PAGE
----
The next four days were a welcome departure from “reality.”  The reality of work and deadlines and library book returns.  Our first destination was the Pierce Stocking Scenic Drive.  It took me back to my trips as a kid – absolutely gorgeous.  The kids loved the last stop – a view of Lake Michigan and a steep sand dune.  They immediately began running down the dune, which drops suddenly straight down to Lake Michigan.  I told them to go about an eighth of the way down and if they could easily get back up, they could go all the way down.  It took us 20 minutes to climb back up.  They were spent and had no desire to head all the way down after that climb up.  We hit another dune on our way to Platte River – the dune I remember climbing as a kid.  Maria got about 20 feet up the dune and said “forget it.” Her feet hurt from the hot sand and she was tired from the preceding climb.  Mario saw me head up the hill and did not want to give up.  But when I wouldn’t hold him any longer, he asked if we could just climb a little further and then run down together.  I agreed (as much as I wanted to climb the whole thing!) and we ran down together holding hands and laughing.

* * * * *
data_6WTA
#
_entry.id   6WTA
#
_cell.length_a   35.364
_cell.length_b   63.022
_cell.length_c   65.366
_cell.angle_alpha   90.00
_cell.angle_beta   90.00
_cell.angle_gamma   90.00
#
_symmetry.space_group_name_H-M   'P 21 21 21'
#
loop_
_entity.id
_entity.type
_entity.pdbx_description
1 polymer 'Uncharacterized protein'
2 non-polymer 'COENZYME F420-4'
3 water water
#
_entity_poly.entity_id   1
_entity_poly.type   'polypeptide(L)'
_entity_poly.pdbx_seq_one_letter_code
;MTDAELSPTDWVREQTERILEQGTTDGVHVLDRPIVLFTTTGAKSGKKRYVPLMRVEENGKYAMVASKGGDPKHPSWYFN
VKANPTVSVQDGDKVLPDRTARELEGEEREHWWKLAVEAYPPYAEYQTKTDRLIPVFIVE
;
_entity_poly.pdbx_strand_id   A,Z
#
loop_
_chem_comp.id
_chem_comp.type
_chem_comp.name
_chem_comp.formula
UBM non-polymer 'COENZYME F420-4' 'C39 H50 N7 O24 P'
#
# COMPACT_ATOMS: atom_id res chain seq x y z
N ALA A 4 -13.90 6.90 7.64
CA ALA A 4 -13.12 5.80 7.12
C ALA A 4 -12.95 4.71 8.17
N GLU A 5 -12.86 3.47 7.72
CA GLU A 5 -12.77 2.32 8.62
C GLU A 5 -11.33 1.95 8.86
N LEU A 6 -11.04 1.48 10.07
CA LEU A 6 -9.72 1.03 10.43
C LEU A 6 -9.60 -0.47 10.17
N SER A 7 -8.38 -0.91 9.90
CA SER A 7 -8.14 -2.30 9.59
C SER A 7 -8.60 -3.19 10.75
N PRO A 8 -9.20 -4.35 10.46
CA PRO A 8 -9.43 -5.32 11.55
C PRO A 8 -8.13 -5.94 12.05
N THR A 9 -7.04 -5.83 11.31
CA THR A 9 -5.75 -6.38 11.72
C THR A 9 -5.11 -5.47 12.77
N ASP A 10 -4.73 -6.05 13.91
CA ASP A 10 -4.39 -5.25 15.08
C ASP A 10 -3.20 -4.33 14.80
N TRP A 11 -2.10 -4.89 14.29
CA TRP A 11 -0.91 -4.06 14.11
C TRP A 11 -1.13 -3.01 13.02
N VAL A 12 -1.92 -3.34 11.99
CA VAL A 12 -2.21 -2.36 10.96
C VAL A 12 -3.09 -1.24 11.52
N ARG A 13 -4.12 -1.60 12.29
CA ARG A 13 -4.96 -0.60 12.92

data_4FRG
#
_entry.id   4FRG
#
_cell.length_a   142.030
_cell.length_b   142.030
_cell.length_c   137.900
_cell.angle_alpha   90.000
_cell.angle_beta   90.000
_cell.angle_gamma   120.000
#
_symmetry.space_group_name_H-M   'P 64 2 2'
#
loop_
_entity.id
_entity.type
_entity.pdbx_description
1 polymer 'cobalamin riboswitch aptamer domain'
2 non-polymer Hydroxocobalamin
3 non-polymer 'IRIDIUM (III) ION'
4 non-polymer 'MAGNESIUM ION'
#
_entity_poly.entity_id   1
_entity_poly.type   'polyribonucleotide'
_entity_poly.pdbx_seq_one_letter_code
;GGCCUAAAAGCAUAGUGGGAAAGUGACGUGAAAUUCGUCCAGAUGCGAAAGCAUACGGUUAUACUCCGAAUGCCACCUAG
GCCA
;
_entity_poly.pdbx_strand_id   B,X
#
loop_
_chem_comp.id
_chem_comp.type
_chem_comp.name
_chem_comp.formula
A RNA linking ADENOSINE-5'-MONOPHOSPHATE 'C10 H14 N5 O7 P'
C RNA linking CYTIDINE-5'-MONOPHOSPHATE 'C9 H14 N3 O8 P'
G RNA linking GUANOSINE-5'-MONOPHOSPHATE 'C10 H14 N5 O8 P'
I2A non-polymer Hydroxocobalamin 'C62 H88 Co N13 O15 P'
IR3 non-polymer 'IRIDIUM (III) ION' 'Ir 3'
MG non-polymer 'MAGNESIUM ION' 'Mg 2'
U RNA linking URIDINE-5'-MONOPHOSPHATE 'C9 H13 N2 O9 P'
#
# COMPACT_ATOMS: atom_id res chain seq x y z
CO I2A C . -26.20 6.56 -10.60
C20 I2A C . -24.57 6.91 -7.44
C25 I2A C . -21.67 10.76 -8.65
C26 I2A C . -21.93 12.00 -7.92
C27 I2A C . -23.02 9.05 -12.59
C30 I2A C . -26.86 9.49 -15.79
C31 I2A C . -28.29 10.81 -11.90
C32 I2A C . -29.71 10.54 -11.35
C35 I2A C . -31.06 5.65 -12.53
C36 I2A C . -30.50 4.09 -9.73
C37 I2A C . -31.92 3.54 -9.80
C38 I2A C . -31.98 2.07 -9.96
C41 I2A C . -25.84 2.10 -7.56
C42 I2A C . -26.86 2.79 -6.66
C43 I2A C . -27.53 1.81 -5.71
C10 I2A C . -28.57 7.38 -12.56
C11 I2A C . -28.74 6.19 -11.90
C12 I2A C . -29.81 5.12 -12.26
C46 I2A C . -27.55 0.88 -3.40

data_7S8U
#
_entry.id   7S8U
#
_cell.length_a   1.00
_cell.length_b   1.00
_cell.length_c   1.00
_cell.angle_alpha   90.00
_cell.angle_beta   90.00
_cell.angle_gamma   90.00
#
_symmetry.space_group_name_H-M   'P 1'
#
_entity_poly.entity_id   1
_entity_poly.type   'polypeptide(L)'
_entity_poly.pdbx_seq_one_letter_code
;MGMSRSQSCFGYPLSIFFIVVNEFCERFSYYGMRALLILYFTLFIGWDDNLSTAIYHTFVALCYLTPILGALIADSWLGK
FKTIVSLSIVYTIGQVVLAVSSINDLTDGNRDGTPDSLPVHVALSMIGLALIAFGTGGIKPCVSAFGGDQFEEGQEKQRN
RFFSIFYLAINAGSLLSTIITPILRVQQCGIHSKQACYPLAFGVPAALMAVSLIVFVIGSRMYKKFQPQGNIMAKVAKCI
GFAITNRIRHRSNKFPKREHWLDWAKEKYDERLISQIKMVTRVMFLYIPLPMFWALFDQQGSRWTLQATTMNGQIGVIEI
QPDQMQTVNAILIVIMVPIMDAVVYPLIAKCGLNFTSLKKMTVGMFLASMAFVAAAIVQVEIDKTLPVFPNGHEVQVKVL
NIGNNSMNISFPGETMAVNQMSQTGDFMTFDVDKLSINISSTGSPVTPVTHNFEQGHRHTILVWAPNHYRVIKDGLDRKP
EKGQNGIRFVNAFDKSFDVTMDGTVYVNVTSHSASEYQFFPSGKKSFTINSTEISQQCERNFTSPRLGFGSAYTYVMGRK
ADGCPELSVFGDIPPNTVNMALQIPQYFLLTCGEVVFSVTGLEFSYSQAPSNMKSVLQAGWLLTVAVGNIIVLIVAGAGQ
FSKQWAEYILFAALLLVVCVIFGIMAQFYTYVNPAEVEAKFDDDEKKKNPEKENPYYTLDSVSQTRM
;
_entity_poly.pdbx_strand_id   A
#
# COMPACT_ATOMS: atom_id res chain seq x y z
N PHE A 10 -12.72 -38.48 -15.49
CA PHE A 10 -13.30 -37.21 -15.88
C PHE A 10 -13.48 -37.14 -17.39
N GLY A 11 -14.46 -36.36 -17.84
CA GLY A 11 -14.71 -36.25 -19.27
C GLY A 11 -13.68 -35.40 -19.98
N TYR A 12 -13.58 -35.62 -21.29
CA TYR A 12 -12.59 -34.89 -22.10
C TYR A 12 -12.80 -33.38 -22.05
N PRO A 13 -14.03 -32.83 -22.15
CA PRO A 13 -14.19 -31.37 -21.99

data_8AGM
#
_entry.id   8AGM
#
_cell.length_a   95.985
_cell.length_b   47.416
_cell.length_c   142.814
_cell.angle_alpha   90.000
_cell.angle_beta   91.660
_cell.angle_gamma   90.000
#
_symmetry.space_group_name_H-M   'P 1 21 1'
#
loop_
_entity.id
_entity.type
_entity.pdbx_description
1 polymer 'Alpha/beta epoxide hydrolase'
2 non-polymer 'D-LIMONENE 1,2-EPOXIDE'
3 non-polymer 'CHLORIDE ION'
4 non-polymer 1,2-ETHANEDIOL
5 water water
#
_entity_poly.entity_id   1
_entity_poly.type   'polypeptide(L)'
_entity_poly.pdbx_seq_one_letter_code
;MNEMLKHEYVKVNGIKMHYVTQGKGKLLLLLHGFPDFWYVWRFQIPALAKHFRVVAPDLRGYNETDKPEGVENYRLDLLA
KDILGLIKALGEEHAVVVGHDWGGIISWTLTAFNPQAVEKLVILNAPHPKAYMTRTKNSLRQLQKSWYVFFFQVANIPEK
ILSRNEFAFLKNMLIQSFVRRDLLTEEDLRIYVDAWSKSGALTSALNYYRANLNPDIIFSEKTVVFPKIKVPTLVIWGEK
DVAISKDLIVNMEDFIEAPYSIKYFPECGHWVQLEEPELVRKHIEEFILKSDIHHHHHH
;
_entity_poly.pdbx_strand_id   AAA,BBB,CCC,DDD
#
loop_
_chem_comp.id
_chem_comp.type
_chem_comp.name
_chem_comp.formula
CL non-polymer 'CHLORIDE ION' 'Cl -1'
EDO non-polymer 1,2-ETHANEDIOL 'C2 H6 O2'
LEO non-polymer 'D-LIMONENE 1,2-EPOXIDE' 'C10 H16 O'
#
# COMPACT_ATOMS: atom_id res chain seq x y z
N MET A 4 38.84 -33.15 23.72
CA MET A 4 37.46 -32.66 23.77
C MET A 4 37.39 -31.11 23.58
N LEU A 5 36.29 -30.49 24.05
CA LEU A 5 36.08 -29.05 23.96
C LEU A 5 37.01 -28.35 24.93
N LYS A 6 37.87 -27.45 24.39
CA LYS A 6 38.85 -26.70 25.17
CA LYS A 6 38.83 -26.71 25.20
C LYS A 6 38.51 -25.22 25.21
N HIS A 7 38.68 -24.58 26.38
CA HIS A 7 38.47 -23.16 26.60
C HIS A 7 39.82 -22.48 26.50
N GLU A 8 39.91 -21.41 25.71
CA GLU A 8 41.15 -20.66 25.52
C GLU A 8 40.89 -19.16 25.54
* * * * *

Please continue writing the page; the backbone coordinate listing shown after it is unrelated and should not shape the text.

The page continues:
We drove to the Platte River and played all day long in its warm waters while occasionally dipping our toes in the cold waters of Lake Michigan.  Platte River was everything I remembered.  Clear and calm and warm.  And it contained the most gorgeous rocks.  I could have planted myself in the shallow water all day long and looked at rocks.  Maria practically did that.  She knows how much I love them and every chance she gets to find good ones for me, she takes it.  This time was no different.  She dove under water incessantly until she found just the right rocks for me.  Then she’d walk them over to me and describe why each one was special.  She is a dear.  Mario fought off the current in the river for a long time but then he finally decided to join Maria in finding rocks for me.  He would approach me with one or two and make it a production: “Mom, I found this rock for you and I think you will love it. Close your eyes.”  And then I would look at him and express my love for it and he would smile in pride and say “wasn’t that a cool rock, mom?!”